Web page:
Independent Dating
and  

By clicking 'Search' you
are agreeing to our
Terms of Use.

iJobs Job Widget
iJobs General

Recruitment Genius: Online Media Sales Trainee

£15000 - £30000 per annum: Recruitment Genius: Now our rapidly expanding and A...

Recruitment Genius: Public House Manager / Management Couples

£15000 - £20000 per annum: Recruitment Genius: Are you passionate about great ...

Recruitment Genius: Production Planner

£20000 - £30000 per annum: Recruitment Genius: This fast growing reinforcing s...

Recruitment Genius: General Factory Operatives

£18000 - £35000 per annum: Recruitment Genius: This fast growing reinforcing s...

Day In a Page

As in 1942, Germany must show restraint over Greece

As in 1942, Germany must show restraint over Greece

Mussolini tried to warn his ally of the danger of bringing the country to its knees. So should we, says Patrick Cockburn
Britain's widening poverty gap should be causing outrage at the start of the election campaign

The short stroll that should be our walk of shame

Courting the global elite has failed to benefit Britain, as the vast disparity in wealth on display in the capital shows
Homeless Veterans appeal: The rise of the working poor: when having a job cannot prevent poverty

Homeless Veterans appeal

The rise of the working poor: when having a job cannot prevent poverty
Prince Charles the saviour of the nation? A new book highlights concerns about how political he will be when he eventually becomes king

Prince Charles the saviour of the nation?

A new book highlights concerns about how political he will be when he eventually becomes king
How books can defeat Isis: Patrick Cockburn was able to update his agenda-setting 'The Rise of Islamic State' while under attack in Baghdad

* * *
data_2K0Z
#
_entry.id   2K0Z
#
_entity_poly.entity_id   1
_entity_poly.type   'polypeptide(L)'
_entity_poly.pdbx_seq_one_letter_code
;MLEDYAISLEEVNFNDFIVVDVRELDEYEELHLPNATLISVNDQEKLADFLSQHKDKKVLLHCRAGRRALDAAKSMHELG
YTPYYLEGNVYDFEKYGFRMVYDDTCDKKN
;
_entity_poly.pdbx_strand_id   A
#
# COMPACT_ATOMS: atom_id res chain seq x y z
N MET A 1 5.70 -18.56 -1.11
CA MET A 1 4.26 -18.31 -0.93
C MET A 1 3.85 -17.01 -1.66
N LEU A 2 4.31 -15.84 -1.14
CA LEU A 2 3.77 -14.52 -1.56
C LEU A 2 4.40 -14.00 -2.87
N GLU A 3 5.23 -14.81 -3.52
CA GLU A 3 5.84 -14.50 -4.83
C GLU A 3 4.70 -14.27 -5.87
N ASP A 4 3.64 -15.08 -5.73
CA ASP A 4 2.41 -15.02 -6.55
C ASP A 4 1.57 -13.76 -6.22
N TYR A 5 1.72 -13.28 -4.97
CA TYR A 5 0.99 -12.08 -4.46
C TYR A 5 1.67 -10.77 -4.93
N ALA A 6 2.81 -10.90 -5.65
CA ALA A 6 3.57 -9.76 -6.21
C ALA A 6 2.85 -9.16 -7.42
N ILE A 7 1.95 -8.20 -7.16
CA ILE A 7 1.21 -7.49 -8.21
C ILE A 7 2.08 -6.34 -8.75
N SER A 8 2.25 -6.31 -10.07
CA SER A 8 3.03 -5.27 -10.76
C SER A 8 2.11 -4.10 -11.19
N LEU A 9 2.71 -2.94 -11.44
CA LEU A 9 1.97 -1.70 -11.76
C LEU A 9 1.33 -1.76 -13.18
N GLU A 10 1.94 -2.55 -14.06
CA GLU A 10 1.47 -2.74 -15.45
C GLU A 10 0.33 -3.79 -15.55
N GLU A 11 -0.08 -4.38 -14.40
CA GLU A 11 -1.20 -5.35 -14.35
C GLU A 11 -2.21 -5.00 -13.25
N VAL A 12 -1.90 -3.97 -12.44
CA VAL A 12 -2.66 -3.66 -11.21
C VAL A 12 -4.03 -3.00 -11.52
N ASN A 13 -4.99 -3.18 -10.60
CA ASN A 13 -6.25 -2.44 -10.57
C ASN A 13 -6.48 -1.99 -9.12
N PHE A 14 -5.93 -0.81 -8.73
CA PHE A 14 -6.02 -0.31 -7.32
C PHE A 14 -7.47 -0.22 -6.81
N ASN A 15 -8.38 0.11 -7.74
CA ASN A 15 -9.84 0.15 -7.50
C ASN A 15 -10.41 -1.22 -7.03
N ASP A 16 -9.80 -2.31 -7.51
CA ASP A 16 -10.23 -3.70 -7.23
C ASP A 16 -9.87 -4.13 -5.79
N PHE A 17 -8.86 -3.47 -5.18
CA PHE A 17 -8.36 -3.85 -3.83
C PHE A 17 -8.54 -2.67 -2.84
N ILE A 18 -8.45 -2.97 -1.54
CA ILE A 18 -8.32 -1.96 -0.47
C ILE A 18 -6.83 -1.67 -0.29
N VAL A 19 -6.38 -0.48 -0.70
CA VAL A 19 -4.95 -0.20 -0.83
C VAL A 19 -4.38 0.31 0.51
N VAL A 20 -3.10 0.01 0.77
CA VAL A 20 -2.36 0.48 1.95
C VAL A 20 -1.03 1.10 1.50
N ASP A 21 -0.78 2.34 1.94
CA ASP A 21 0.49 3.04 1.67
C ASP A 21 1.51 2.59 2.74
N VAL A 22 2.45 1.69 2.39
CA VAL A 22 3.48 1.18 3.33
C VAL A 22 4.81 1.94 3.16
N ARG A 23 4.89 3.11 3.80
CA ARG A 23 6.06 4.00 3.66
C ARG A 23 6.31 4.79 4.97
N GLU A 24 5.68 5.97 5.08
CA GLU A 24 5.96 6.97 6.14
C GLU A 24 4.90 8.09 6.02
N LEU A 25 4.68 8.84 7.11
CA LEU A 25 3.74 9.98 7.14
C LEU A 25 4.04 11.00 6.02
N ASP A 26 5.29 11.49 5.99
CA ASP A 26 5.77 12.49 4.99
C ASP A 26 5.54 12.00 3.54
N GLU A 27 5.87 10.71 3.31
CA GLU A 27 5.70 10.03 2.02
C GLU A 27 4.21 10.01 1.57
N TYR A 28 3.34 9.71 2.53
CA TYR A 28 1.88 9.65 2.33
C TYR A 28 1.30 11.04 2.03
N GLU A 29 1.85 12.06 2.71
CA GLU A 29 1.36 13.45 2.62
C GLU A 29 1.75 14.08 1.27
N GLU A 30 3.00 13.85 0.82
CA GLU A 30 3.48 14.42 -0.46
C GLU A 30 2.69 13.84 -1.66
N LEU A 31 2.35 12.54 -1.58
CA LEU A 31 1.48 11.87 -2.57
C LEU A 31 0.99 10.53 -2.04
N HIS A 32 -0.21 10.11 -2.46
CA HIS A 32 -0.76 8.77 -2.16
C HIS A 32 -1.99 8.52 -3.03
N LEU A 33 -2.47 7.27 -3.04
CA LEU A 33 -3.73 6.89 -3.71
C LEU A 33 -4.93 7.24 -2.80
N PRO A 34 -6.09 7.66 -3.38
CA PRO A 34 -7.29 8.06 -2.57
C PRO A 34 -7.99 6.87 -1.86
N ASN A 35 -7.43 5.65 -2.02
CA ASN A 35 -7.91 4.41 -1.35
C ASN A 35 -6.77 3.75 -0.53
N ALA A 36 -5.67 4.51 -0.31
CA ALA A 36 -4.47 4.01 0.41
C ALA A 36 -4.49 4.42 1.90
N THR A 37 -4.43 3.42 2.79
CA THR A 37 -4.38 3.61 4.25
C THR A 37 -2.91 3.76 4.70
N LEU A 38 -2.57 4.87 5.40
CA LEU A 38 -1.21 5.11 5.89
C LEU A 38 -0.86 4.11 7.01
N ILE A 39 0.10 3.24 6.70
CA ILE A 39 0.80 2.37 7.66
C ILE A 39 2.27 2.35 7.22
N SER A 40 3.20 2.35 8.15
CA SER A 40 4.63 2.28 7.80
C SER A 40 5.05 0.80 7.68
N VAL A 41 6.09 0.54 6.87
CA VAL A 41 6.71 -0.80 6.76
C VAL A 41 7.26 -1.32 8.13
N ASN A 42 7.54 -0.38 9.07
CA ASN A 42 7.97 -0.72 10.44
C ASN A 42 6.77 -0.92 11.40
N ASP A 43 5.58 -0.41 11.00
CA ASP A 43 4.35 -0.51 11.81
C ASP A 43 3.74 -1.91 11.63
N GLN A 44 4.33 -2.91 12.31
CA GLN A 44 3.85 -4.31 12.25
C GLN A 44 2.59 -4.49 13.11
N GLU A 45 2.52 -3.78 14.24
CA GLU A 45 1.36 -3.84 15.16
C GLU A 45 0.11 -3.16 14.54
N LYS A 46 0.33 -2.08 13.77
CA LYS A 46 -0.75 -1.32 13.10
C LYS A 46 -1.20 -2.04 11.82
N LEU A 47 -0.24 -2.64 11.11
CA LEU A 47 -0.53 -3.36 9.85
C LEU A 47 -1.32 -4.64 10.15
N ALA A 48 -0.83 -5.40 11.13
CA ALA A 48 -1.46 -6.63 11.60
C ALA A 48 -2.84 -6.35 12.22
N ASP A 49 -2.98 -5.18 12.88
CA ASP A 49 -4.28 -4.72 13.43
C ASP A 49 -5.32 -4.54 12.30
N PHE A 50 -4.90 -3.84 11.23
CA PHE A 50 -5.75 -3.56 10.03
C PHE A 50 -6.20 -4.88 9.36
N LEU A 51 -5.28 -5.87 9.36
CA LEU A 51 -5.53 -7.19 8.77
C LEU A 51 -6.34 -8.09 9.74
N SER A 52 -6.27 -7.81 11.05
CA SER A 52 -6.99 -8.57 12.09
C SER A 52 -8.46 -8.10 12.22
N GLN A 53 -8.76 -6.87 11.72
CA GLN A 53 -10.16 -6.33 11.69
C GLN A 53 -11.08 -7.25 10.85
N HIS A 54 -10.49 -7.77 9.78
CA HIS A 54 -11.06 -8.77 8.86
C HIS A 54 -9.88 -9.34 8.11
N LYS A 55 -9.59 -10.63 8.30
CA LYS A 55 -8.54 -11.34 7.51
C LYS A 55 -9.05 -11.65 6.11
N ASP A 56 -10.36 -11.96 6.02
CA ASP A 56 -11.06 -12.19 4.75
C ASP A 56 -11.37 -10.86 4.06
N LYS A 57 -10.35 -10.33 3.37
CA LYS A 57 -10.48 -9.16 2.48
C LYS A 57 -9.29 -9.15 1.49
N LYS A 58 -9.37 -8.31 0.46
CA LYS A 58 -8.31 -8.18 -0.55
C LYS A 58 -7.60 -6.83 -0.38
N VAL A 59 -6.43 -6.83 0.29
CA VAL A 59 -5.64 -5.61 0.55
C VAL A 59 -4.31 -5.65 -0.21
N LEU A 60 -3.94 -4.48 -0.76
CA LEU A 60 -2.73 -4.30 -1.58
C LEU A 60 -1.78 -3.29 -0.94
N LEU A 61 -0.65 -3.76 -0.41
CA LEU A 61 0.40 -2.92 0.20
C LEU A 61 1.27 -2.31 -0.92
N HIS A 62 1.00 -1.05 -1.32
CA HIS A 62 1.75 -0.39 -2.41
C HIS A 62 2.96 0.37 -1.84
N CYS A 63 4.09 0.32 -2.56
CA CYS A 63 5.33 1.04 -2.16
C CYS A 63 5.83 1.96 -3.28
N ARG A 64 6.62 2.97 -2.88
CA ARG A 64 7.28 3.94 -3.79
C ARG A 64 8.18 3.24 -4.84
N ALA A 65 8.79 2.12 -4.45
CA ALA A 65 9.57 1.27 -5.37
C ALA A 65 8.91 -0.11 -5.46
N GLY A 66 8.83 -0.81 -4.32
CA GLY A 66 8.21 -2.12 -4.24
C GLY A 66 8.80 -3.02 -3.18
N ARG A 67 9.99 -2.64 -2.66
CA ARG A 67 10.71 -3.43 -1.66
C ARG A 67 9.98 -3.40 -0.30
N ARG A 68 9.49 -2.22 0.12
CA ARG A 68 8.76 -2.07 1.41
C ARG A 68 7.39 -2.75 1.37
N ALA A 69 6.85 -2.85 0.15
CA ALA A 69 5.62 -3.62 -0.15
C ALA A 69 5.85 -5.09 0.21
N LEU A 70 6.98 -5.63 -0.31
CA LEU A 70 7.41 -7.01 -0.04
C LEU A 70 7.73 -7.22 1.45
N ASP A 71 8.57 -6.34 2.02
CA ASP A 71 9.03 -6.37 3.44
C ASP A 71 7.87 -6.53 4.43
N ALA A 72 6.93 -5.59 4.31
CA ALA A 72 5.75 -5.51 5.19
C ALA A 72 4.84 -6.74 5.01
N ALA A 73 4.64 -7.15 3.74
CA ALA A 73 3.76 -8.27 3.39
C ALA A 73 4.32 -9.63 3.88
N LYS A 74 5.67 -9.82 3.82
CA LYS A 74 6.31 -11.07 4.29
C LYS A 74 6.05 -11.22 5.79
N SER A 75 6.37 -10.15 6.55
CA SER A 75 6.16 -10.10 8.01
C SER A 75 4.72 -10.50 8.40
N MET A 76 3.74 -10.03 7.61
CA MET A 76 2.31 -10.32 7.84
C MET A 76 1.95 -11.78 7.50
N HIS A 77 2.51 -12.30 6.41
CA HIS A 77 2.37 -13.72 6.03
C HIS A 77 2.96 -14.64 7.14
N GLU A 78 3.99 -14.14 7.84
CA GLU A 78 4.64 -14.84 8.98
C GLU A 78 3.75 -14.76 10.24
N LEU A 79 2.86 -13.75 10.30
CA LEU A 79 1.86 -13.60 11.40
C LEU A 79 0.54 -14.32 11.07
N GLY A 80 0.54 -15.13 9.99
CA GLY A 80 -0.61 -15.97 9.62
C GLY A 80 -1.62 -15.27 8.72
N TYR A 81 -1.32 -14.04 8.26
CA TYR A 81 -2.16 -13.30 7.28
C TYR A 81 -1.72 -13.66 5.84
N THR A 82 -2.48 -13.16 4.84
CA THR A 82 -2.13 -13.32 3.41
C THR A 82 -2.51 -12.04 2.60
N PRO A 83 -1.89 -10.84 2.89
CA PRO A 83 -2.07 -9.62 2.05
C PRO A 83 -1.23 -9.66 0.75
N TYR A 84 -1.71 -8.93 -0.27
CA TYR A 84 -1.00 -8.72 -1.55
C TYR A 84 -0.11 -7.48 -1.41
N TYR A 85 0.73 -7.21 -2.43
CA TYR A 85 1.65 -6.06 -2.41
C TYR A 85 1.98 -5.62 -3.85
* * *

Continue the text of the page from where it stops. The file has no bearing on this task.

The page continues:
How books can defeat Isis

Patrick Cockburn was able to update his agenda-setting 'The Rise of Islamic State' while under attack in Baghdad
Judith Hackitt: The myths of elf 'n' safety

Judith Hackitt: The myths of elf 'n' safety

She may be in charge of minimising our risks of injury, but the chair of the Health and Safety Executive still wants children to be able to hurt themselves
The open loathing between Barack Obama and Benjamin Netanyahu just got worse

The open loathing between Obama and Netanyahu just got worse

The Israeli PM's relationship with the Obama has always been chilly, but going over the President's head on Iran will do him no favours, says Rupert Cornwell
French chefs get 'le huff' as nation slips down global cuisine rankings

French chefs get 'le huff' as nation slips down global cuisine rankings

Fury at British best restaurants survey sees French magazine produce a rival list
Star choreographer Matthew Bourne gives young carers a chance to perform at Sadler's Wells

Young carers to make dance debut

What happened when superstar choreographer Matthew Bourne encouraged 27 teenage carers to think about themselves for once?
Design Council's 70th anniversary: Four of the most intriguing prototypes from Ones to Watch

Design Council's 70th anniversary

Four of the most intriguing prototypes from Ones to Watch
Dame Harriet Walter: The actress on learning what it is to age, plastic surgery, and her unease at being honoured by the establishment

Dame Harriet Walter interview

The actress on learning what it is to age, plastic surgery, and her unease at being honoured by the establishment
Art should not be a slave to the ideas driving it

Art should not be a slave to the ideas driving it

Critics of Tom Stoppard's new play seem to agree that cerebral can never trump character, says DJ Taylor
Bill Granger recipes: Our chef's winter salads will make you feel energised through February

Bill Granger's winter salads

Salads aren't just a bit on the side, says our chef - their crunch, colour and natural goodness are perfect for a midwinter pick-me-up
England vs Wales: Cool head George Ford ready to put out dragon fire

George Ford: Cool head ready to put out dragon fire

No 10’s calmness under pressure will be key for England in Cardiff
Michael Calvin: Time for Old Firm to put aside bigotry and forge new links

Michael Calvin's Last Word

Time for Old Firm to put aside bigotry and forge new links